Clinical presentation, operative management, and long-term outcomes of rupture after previous abdominal aortic aneurysm repair

Indrani Sen*, Irina Kanzafarova, Jennifer Yonkus, Bernardo C. Mendes, Jill J. Colglazier, Fahad Shuja, Randall R. DeMartino, Manju Kalra, Todd E. Rasmussen

*Corresponding author for this work

Research output: Contribution to journalArticlepeer-review

2 Scopus citations


Objective: The aim of the present study was to evaluate the presentation trends, intervention, and survival of patients who had been treated for late abdominal aortic aneurysm rupture (LAR) after open repair (OR) or endovascular aortic aneurysm repair (EVAR). Methods: We reviewed the clinical data from a single-center, retrospective database for patients treated for LAR from 2000 to 2020. The end points were the 30-day mortality, major postoperative complication, and survival. The outcomes between LAR managed with EVAR (group I) vs OR were compared (group II). Results: Of 390 patients with infrarenal aortic rupture, 40 (10%) had experienced aortic rupture after prior aortic repair and comprised the LAR cohort (34 men; age 78 ± 8 years). LAR had occurred before EVAR in 30 and before OR in 10 patients. LAR was more common in the second half of the study with 32 patients after 2010. LAR after prior OR was secondary to ruptured para-anastomotic pseudoaneurysms. After initial EVAR, LAR had occurred despite reintervention in 17 patients (42%). The time to LAR was shorter after prior EVAR than after OR (6 ± 4 vs 12 ± 4 years, respectively; P = .003). Treatment for LAR was EVAR for 25 patients (63%; group I) and OR for 15 (37%, group II). LAR after initial OR was managed with endovascular salvage for 8 of 10 patients. Endovascular management was more frequent in the latter half of the study period. In group I, fenestrated repair had been used for seven patients (28%). Salvage for the remaining cases was feasible with EVAR, aortic cuffs, or limb extensions. The incidence of free rupture, time to treatment, 30-day mortality (8% vs 13%; P = .3), complications (32% vs 60%; P = .1), and disposition were similar between the two groups. Those in group I had had less blood loss (660 vs 3000 mL; P < .001) and less need for dialysis (0% vs 33%; P < .001) than those in group II. The median follow-up was 21 months (interquartile range, 6-45 months). The overall 1-, 3-, and 5-year survival was 76%, 52%, and 41%, respectively, and was similar between groups (28 vs 22 months; P = .48). Late mortality was not related to the aorta. Conclusions: LAR after abdominal aortic aneurysm repair has been encountered more frequently in clinical practice, likely driven by the frequency of EVAR. However, most LARs, including those after previous OR, can now be salvaged with endovascular techniques with lower morbidity and mortality.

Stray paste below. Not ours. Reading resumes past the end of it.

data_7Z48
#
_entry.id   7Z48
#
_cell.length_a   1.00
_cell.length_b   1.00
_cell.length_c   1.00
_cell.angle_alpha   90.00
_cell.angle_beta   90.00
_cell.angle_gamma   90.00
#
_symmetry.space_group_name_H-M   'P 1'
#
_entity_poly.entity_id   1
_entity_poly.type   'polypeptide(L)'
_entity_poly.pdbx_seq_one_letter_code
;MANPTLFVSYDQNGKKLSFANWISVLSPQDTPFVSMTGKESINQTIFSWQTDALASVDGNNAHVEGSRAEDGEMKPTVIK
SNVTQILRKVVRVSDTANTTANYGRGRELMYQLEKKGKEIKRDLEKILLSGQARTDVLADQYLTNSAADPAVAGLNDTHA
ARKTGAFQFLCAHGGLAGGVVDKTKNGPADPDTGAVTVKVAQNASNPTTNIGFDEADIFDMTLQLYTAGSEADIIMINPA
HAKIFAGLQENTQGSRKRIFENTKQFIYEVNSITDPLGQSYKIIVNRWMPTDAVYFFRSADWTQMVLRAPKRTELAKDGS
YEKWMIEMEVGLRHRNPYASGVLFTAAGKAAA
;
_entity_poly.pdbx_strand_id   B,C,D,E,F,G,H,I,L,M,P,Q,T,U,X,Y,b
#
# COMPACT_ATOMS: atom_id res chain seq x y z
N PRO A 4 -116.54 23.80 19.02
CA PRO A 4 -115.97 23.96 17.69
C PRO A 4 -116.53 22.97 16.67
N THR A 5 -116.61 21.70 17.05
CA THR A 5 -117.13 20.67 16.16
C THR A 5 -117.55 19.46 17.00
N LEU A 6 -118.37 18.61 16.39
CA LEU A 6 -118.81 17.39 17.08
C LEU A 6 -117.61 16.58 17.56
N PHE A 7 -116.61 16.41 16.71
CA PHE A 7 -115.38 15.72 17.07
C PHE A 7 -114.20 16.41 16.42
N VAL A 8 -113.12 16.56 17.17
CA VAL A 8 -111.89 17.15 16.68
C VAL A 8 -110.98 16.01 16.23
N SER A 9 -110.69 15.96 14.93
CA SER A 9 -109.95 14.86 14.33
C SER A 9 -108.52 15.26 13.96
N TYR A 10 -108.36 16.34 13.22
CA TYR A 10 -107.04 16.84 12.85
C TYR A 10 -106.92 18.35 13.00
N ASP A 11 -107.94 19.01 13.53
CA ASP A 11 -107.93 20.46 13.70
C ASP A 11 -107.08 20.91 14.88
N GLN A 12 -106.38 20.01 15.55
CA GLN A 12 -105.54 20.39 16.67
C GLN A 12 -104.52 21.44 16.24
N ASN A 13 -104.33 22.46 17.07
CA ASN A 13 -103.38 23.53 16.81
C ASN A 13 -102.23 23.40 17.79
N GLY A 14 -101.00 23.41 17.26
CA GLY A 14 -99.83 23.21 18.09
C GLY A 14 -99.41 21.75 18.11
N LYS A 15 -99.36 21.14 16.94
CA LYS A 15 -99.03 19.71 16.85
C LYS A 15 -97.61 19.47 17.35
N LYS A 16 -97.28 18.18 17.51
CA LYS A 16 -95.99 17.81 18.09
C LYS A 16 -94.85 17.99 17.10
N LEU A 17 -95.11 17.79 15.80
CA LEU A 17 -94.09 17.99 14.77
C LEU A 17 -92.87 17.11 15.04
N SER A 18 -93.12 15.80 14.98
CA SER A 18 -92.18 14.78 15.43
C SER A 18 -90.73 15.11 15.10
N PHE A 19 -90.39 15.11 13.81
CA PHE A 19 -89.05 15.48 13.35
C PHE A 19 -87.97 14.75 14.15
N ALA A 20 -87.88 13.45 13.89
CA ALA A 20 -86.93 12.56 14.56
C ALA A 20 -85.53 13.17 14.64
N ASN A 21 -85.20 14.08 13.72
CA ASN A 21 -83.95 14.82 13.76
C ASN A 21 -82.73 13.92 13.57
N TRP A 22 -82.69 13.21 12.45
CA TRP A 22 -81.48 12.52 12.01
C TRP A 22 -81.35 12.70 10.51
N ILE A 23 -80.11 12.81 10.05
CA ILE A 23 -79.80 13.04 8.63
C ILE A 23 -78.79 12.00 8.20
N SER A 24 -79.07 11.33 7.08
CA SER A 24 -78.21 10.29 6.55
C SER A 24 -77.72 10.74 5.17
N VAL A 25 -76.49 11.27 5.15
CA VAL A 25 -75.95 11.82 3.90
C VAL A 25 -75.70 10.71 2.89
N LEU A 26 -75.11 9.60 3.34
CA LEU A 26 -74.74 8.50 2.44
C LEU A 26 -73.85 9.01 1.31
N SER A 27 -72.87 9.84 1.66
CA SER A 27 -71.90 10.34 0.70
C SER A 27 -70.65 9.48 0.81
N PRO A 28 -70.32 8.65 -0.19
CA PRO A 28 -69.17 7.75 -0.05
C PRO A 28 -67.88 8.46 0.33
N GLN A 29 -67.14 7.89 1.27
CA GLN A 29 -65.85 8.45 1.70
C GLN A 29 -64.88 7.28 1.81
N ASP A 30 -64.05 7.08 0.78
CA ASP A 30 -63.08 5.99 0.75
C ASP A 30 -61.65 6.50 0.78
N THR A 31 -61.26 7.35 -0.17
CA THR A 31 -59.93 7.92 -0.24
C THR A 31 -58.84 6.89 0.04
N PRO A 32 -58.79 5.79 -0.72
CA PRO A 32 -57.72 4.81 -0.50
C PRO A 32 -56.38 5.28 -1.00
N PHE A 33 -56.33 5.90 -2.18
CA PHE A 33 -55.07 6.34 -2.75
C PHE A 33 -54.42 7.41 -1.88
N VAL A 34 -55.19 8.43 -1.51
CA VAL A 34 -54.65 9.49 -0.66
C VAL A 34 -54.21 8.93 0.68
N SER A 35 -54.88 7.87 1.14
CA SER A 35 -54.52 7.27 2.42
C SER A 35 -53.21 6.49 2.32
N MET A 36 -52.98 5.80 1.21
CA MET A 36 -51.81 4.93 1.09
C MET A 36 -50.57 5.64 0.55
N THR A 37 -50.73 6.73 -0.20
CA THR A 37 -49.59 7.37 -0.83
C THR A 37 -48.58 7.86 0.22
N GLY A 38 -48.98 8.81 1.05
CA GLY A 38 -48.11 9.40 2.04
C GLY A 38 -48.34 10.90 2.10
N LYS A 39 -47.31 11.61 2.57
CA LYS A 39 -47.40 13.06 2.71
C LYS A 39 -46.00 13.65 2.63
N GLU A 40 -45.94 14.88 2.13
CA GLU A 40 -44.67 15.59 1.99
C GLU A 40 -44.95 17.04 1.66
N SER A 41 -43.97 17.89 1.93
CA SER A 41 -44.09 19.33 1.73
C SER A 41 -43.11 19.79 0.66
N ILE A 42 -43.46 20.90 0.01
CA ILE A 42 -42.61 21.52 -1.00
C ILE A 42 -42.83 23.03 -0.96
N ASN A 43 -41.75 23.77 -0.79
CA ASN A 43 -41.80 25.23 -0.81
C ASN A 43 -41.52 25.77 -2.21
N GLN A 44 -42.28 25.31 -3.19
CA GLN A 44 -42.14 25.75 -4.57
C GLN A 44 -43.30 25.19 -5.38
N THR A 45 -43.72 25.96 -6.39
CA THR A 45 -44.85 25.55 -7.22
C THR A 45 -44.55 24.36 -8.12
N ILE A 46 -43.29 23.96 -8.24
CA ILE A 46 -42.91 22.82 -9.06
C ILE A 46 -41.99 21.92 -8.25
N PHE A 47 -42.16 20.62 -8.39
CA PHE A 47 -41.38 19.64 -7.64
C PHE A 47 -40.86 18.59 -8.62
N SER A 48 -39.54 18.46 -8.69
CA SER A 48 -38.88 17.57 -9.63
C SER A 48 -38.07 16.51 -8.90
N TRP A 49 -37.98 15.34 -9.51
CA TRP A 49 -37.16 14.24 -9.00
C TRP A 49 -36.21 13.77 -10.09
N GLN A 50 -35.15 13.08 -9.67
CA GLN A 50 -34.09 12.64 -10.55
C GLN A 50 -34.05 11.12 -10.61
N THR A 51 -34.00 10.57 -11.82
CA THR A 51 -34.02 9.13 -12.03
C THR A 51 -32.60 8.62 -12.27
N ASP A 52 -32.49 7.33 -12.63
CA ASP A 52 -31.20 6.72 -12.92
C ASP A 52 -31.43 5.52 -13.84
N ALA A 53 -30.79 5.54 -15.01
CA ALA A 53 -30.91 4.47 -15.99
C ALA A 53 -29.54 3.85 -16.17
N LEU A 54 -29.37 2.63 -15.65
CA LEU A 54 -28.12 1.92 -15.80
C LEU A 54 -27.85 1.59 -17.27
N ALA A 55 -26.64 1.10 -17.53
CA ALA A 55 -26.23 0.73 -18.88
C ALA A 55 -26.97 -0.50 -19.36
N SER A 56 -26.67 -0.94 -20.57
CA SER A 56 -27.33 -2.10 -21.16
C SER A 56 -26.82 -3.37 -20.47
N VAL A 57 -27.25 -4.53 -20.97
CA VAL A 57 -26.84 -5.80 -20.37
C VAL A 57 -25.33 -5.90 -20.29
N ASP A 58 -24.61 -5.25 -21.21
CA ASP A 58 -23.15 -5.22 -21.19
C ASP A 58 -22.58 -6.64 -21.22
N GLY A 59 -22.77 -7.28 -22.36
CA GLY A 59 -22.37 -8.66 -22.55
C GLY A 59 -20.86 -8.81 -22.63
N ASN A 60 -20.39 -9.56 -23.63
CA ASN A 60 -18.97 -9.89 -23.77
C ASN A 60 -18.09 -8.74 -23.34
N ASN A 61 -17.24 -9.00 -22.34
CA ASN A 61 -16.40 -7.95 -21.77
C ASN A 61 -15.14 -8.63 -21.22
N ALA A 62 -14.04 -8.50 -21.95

Original languageEnglish
Pages (from-to)396-405.e7
JournalJournal of Vascular Surgery
Issue number2
StatePublished - Feb 2023
Externally publishedYes


  • Aortic aneurysm
  • Endovascular repair
  • Infrarenal aortic aneurysm
  • Late aortic rupture
  • Open repair
  • Repeat rupture
  • Rupture


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